Ep. 67: Legendary Jungle Hoax Film Ingagi • Stars Under the Nazis

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Ep. 67: Legendary Jungle Hoax Film Ingagi • Stars Under the Nazis

Unread post by Mike Gebert » Tue Feb 23, 2021 10:31 am



NitrateVille Radio Episode 67: Legendary Jungle Hoax Film Ingagi • Stars Under the Nazis

It's the follow-up episode, in which we talk about new releases on subjects we've covered before. (87:23)

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(1:41) Last March we talked to Bret Wood about Kino's Forbidden Fruit: The Golden Age of the Exploitation Picture series. One of the latest releases is a notorious hoax film, Ingagi—which purported to show a tribal ritual in which gorillas are mated with native women. In fact it combined old jungle expedition stock footage with scenes of zoo animals in LA and gorilla-suit actor Charles Gemora, leading to the FTC eventually banning it from further exhibition as fraudulent—but not before it made a ton of money, and got Gemora a role as another lusty gorilla in DeMille's The Sign of the Cross... not to mention convincing RKO that King Kong would be a hit.

Kelly Robinson, a writer on horror movies, tells us about the twisted history of this long-thought-lost exploitation hoax, for which she provides one of two commentary tracks on the Kino Lorber/Something Weird release. Her Bram Stoker Award-nominated piece on the 1910 Edison Frankenstein film is in this issue of Rue Morgue magazine.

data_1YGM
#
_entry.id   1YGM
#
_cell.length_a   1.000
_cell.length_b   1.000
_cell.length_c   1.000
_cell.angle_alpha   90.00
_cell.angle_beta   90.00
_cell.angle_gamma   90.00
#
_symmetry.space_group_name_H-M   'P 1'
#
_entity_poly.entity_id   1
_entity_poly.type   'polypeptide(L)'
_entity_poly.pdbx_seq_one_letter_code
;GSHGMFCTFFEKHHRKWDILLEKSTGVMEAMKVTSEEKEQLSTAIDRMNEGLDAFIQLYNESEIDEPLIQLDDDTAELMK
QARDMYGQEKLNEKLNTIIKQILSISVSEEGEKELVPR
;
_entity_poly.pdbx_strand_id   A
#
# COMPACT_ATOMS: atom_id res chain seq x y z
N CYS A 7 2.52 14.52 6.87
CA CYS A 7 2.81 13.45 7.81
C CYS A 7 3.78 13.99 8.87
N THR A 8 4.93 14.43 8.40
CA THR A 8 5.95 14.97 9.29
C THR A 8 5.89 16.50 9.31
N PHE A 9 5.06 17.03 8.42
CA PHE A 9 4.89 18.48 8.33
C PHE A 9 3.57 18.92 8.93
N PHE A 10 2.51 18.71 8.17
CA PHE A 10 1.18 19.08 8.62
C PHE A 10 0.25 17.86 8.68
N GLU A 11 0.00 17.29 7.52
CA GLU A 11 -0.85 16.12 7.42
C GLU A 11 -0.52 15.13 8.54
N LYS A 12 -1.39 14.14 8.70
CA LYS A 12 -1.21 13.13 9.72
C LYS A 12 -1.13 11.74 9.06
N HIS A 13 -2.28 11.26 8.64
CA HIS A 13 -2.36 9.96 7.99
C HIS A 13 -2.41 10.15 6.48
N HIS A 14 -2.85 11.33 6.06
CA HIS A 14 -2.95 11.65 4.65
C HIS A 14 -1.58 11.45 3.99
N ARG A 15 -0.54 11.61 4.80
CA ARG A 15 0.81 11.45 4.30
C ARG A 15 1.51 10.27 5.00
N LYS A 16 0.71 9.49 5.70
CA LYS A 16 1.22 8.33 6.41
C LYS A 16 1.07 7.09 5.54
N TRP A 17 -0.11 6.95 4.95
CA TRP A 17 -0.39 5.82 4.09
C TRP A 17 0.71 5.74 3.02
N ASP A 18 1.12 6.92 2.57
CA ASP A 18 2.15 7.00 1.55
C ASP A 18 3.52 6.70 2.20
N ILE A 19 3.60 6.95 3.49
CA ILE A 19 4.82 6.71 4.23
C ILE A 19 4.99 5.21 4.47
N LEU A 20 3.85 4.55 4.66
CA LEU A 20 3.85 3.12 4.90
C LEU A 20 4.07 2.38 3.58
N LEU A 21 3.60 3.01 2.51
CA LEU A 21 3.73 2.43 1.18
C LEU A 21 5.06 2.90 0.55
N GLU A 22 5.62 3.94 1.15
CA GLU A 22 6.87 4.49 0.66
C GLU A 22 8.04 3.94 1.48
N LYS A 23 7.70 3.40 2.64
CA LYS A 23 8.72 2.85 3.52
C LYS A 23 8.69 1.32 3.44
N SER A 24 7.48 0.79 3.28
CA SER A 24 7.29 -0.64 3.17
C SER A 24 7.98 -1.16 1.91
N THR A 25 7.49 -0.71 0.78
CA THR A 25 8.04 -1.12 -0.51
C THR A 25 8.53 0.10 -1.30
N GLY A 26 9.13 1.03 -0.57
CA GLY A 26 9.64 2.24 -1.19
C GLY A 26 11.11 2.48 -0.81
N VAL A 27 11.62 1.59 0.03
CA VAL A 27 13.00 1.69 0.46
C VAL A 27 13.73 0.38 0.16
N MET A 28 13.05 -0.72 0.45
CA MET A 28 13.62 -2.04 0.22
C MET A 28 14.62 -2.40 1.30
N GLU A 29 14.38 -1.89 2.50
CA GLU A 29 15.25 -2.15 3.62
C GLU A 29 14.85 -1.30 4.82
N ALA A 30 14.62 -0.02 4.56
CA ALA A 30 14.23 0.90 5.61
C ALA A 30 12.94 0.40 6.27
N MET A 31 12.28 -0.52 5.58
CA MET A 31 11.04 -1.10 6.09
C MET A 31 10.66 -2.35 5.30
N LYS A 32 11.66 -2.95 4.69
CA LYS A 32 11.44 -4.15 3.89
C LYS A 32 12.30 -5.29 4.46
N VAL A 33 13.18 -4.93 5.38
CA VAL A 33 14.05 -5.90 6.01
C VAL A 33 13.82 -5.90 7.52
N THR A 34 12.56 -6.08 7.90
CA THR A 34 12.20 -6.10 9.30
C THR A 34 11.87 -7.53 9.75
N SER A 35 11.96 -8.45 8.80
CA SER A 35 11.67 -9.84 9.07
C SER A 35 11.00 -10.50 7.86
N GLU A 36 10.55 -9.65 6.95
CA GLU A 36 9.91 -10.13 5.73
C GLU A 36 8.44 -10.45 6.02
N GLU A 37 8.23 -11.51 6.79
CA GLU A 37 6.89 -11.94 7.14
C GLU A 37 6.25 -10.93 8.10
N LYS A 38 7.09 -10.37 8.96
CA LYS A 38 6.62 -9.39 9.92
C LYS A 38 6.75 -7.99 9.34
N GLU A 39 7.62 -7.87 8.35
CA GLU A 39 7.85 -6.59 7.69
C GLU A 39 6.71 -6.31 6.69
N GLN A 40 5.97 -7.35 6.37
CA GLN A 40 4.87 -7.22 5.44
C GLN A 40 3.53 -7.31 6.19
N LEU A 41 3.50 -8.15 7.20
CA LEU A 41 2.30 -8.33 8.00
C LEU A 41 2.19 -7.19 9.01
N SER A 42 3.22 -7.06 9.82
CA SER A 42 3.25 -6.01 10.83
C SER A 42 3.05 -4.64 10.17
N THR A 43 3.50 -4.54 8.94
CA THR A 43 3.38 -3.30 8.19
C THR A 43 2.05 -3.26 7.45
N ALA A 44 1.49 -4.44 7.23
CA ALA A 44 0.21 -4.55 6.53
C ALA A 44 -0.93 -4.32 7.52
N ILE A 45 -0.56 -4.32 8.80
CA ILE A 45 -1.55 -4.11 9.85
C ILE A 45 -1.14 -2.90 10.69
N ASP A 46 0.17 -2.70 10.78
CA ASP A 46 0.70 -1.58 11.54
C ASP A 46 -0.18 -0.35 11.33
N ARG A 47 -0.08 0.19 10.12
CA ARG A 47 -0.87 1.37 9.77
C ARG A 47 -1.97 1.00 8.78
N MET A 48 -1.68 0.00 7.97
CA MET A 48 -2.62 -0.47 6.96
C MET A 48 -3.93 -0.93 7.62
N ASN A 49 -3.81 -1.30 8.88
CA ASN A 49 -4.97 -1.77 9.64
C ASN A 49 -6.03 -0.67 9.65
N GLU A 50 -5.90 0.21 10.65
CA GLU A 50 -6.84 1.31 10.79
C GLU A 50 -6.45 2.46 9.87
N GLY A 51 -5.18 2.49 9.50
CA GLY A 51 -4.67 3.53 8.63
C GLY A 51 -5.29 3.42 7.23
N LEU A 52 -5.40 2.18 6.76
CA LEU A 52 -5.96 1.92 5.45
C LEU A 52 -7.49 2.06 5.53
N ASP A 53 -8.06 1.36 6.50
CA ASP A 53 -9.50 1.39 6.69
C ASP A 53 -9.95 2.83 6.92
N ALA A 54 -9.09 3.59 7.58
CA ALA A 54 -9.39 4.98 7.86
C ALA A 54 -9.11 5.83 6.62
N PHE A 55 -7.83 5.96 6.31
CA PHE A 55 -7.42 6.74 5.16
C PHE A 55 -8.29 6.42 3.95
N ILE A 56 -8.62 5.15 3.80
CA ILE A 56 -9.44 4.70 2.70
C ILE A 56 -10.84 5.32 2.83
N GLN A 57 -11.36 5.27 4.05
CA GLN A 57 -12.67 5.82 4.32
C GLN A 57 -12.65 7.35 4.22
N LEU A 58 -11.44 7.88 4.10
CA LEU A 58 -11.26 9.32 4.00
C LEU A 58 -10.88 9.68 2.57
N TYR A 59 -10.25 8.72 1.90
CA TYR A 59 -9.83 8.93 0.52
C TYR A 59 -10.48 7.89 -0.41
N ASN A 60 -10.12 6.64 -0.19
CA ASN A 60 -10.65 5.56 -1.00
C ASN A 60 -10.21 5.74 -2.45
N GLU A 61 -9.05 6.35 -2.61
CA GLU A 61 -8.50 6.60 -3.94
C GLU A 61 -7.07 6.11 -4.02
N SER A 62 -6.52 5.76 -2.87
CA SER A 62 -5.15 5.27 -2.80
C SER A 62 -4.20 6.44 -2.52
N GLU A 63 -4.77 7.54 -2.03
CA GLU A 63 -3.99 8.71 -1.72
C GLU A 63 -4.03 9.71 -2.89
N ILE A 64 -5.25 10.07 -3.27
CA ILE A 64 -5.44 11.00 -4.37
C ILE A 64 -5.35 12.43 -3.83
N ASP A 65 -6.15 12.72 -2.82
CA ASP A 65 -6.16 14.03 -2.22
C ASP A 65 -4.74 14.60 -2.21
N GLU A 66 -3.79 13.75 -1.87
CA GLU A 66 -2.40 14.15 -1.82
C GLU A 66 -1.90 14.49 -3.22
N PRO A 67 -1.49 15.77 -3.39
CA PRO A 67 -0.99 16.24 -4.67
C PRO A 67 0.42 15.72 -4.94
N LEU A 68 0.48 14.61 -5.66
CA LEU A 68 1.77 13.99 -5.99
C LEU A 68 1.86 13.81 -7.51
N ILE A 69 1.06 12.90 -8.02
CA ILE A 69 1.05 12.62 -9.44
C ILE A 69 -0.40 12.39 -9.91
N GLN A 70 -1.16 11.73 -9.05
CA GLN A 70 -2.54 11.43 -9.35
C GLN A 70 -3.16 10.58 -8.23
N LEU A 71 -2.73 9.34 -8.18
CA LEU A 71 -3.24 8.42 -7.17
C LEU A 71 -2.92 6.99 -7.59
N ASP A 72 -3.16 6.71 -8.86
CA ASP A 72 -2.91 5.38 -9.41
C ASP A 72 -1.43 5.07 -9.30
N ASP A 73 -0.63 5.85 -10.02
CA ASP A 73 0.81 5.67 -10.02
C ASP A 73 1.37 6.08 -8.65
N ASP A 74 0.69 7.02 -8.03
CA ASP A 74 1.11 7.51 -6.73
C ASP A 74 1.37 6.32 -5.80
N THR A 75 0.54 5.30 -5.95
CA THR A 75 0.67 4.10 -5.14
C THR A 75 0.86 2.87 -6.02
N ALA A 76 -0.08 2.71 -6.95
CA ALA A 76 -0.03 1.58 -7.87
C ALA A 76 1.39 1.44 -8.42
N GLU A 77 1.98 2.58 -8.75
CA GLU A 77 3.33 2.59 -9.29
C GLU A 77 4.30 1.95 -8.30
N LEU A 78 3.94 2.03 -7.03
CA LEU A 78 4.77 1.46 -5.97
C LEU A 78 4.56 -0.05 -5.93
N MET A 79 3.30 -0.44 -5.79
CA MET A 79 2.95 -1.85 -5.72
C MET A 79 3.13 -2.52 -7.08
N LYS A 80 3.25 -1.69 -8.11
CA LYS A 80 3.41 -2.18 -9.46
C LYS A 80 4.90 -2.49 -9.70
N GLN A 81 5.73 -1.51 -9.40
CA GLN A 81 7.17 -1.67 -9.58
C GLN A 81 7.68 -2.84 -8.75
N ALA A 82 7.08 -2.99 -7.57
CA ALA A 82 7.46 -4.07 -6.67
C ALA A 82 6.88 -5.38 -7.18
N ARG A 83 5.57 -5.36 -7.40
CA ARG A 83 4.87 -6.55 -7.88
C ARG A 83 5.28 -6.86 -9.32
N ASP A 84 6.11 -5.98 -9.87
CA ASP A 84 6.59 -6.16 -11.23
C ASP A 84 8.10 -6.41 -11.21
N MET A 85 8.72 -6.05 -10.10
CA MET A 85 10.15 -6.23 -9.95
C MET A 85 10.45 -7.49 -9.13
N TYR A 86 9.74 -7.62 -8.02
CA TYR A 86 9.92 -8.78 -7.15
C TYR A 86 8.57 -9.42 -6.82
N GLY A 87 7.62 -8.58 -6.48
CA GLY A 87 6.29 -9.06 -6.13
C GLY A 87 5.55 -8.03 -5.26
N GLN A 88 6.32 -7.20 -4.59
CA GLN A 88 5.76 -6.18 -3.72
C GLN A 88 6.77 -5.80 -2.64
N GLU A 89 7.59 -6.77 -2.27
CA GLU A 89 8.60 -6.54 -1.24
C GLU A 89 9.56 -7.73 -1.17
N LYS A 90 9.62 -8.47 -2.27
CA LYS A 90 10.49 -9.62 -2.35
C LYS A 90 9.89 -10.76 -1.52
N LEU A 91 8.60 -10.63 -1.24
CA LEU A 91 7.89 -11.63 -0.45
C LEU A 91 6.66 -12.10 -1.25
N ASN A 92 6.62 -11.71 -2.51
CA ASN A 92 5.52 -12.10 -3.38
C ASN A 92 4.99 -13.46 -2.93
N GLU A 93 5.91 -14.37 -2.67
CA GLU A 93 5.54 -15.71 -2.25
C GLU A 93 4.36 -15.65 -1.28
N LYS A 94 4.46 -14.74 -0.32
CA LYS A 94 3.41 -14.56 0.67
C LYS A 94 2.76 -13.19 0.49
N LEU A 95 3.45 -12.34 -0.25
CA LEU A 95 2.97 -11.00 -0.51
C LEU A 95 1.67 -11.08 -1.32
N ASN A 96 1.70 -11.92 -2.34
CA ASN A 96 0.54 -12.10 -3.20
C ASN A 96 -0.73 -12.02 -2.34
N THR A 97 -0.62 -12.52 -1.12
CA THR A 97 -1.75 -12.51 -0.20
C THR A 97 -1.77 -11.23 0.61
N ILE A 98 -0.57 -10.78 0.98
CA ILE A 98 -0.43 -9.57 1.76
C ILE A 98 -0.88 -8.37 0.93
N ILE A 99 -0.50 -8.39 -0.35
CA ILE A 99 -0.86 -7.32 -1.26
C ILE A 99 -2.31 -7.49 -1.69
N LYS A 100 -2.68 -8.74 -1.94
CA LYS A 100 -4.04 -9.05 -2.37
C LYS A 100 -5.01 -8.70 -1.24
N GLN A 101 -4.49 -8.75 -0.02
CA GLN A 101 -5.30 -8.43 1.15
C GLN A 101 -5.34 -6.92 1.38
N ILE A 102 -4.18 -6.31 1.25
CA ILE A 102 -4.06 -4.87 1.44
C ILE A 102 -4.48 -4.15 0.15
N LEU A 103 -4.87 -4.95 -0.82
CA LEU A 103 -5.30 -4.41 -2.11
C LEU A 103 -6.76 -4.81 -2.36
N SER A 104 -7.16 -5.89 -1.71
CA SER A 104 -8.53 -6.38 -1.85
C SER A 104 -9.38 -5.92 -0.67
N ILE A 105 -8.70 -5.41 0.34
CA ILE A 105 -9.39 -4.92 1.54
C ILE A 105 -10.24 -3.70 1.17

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Next: two years ago we talked with Rüdiger Suchsland, whose documentary Hitler's Holllywood examined the movies made under the Nazi regime. Now Kino, which released that documentary, is releasing two particularly interesting films made under the Nazi regime.

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(26:47) Luis Trenker was one of Germany's top action stars and directors, known for his work in the "mountain" genre which pitted heroes against peaks and crags. Remarkably, three years after Hitler came to power, Trenker came to America to film a mountain film in the West—the story of Gold Rush pioneer Johan Sutter, The Kaiser of California. Though Trenker was not particularly sympathetic to the regime, there's a distinctly Gemanic air of heroic destiny to this superbly shot "western" that sets it apart from American films in the genre, as film historian Dr. Eddy von Mueller (who also does the commentary track) tells us.

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(53:51) In Hitler's Hollywood Suchsland ranks Grosse Freiheit Nr. 7 (Port of Freedom) as one of the best films made during the Nazi regime, and one that points toward a post-Nazi era with its melancholy portrait of sailors in Hamburg's St. Pauli red light district (recreated in Prague because of bombing in Hamburg). Film historian Olaf Möller, who has written for Film Comment and Sight & Sound and provides the commentary track on the Kino release, discusses why this film holds such a place in the hearts of Germans, as did its creators, star Hans Albers and director Helmut Käutner.

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Port of Freedom comes out February 23 from Kino Lorber and The Kaiser of California comes out March 23; Kino has also released a postwar Käutner film, the noirish Black Gravel.

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Re: Ep. 67: Legendary Jungle Hoax Film Ingagi • Stars Under the Nazis

Unread post by oldposterho » Tue Feb 23, 2021 4:25 pm

Neat.